By George Curry
WASHINGTON—With a largely uncooperative, highly-partisan Congress headed into a mid-term election, President Obama declared in his State of the Union speech Tuesday night, Jan. 28, that he will have “a year of action” by expanding economic opportunity through executive orders and other actions that do not require legislative approval.
“I’m eager to work with all of you,” Obama said in a speech that lasted a little longer than an hour. “But, America does not stand still—and neither will I. So wherever and whenever I can take steps without legislation to expand opportunity for more American families, that’s what I’m going to do.”
Repeating many of the themes he sounded in his State of the Union speech a year ago—and having seen congressional inaction on most of them—a frustrated Barack Obama promised to be more aggressive in using the power of the presidency.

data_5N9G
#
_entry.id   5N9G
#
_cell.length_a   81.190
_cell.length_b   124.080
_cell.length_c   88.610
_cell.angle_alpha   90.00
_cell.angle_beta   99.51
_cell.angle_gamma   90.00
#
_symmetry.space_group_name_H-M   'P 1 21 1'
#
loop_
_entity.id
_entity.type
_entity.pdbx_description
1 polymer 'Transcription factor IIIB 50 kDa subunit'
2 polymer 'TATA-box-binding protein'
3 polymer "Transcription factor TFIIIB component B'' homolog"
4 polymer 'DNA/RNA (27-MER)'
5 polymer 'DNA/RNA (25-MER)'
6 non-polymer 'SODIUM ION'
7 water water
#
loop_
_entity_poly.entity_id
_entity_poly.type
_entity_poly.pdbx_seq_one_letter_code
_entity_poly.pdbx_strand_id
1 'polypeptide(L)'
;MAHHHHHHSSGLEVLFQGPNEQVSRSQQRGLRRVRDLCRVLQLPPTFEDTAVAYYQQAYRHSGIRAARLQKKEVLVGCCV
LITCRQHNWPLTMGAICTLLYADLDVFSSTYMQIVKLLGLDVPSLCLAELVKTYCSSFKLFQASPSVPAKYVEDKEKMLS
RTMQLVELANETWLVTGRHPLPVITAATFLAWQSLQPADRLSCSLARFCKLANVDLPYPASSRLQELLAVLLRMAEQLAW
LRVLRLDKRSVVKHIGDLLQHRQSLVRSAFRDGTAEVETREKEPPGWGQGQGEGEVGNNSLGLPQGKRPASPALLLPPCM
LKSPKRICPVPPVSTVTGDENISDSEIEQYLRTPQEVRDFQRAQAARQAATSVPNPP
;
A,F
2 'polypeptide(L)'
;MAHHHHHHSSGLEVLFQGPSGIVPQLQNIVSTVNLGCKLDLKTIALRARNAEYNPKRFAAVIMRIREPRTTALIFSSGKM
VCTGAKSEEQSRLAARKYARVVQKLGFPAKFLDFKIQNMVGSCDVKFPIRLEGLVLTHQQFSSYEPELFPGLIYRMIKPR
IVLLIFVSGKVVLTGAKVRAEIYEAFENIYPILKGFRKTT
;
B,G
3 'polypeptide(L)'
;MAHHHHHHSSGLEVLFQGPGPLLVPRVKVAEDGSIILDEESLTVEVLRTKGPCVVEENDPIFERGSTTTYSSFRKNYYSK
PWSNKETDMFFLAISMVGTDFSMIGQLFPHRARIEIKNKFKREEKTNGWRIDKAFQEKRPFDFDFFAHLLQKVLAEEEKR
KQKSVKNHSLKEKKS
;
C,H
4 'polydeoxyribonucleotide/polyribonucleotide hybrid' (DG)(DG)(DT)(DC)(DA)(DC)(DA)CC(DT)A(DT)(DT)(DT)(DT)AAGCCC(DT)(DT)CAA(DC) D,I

In glowing review of his first five years in office, Obama said, “Here are the results of your efforts: The lowest unemployment rate in over five years. A rebounding housing market. A manufacturing sector that’s adding jobs for the first time since the 1990s. More oil produced at home than we buy from the rest of the world—the first time that’s happened in nearly twenty years. Our deficits—cut by more than half. And for the first time in over a decade, business leaders around the world have declared that China is no longer the world’s number one place to invest; America is.”